Industry forms initiative to combat counterfeits

LONDON — If the problem of film piracy is not met face on, the British film industry faces the prospect of collapsing “like a house of cards” warned Callum McDougall, exec producer of boffo Bond pic “Quantum of Solace.”   

McDougall’s stark warning came as the U.K. film industry unveiled its largest ever industry collaboration on piracy. Spearheaded by the MPA and the U.K. Film Council, it aims to make London free of counterfeits by 2012, in time for the staging of the Olympic Games.

McDougall, who also exec produced “Casino Royale” and “Harry Potter and the Prisoner of Azkaban,” rang the alarm in an address to industryites at the annual meeting of the Industry Trust for IP Awareness on Wednesday. Last year, copyright theft cost the British film and TV industries £486 million ($717.6 million) in lost revs.

“Films like Bond fund training schemes for film technicians of the future, and working on films themselves provides a great training ground for budding directors and cinematographers,” noted McDougall. “If there’s no money there for films to be made, it’s like a house of cards, it all comes tumbling down.”

Well-grounded concerns like McDougall’s have led to the Fake Free initiative, which aims to draw attention to the fact that the illegal manufacture, distribution and sale of knock off DVDs generates $300 million a year in the U.K. for criminals, some with links to serious crimes like people smuggling and money laundering.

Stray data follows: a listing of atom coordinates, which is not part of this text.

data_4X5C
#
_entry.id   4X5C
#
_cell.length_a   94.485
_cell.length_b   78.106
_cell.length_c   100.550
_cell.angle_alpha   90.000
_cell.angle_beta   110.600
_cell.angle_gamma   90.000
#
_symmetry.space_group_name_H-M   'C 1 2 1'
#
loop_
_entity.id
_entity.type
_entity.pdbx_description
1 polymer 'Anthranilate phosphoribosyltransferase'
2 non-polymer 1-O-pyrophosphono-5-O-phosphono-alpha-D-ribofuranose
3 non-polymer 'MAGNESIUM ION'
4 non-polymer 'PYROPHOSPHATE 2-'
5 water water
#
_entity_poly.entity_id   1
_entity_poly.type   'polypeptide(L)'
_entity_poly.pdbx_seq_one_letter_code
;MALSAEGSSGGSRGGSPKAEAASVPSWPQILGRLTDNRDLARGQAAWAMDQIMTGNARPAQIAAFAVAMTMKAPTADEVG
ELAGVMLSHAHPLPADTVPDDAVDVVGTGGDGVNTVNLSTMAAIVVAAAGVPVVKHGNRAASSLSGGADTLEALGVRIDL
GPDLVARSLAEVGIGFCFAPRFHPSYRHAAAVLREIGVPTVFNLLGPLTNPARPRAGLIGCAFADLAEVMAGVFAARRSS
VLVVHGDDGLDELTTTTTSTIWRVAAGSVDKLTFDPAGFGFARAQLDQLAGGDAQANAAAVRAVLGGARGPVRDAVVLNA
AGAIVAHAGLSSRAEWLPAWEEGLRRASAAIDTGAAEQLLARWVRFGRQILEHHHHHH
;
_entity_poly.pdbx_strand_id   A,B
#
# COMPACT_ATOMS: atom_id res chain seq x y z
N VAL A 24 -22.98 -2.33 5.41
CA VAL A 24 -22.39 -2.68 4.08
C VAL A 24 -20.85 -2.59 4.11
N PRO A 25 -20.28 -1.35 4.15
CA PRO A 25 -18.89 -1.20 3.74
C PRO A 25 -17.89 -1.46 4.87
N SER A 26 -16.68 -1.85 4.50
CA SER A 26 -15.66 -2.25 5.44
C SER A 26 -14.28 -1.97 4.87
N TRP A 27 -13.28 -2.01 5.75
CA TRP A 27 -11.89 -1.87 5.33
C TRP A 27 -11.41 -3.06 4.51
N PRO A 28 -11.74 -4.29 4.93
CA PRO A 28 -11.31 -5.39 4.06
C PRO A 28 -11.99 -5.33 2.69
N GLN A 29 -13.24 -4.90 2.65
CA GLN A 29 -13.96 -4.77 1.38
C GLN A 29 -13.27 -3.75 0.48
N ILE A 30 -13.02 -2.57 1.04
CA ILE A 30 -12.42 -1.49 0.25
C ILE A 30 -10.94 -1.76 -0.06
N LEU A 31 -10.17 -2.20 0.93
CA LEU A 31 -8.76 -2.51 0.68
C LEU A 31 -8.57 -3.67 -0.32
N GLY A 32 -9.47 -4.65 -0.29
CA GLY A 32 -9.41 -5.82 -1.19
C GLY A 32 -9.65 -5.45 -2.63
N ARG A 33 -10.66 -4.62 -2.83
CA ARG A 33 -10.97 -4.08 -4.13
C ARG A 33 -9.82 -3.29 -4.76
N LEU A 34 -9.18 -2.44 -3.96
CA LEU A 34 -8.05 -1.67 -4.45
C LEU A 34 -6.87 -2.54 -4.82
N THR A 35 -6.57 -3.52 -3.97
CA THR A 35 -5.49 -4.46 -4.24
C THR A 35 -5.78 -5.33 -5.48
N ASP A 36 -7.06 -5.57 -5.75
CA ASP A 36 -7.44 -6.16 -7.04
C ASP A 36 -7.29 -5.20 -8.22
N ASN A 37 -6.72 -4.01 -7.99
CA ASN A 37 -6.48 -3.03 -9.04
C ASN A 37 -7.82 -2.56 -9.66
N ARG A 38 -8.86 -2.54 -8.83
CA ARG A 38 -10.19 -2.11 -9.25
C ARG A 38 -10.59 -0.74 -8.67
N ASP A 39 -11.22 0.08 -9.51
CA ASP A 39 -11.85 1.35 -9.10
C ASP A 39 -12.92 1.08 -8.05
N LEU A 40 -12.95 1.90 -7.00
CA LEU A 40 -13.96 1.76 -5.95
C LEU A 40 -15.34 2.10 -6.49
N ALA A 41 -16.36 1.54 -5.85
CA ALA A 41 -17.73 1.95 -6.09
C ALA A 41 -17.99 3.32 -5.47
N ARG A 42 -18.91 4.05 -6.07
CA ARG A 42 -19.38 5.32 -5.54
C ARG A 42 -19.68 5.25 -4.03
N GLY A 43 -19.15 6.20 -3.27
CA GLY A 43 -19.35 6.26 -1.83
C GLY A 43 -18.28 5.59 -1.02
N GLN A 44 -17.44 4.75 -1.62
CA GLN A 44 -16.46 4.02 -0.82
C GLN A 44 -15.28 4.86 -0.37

The Fake Free crackdown is already under way with 39 arrests made and more than 90,000 counterfeit DVDs seized in the past fortnight. However, the scheme has a long way to go given that if you spend an evening in a London pub your conversation is regularly interrupted by pirates surreptitiously selling fake DVD.

The scale of the problem has encouraged a host of industry figures to echo McDougall’s warnings.  “If we don’t get it under control, piracy is going to kill the film industry,” is the blunt verdict from U.K. Film Council CEO John Woodward.

But it was not all doom and gloom at the Trust’s meeting. Liz Bales, director general of the Industry Trust, reported that both 2008 cinema grosses and DVD sales are up on the same period last year despite the fact that one in three people (some unknowingly) were involved in a form of copyright theft last year.

Phil Clapp, chief exec of the U.K. Cinema Exhibitors Assn., assured attendees that the exhibition sector is up for the anti-piracy fight.

“We will continue to work together to ensure consumers are receiving a consistent message about the threat film theft poses to the future of film in the U.K. whilst also providing a clearer path to the legal alternatives,” he said.

Recently, the Trust’s communications strategy has been spearheaded by the “knock-off Nigel” campaign, which aims to change consumer attitudes and behavior toward piracy by creating a social stigma around the consumption of counterfeit goods. In ads, the Nigel character is an unappealing low-level film pirate who is depicted as a cheap skuzzbucket frowned on by his mates for offering them illegally downloaded movies in the pub and workplace.

Another strand of the campaign to build awareness is a series of free December screenings of helmer Danny Boyle’s “Slumdog Millionaire” laid on by Fake Free to remind auds of the joys of watching pics on the bigscreen.

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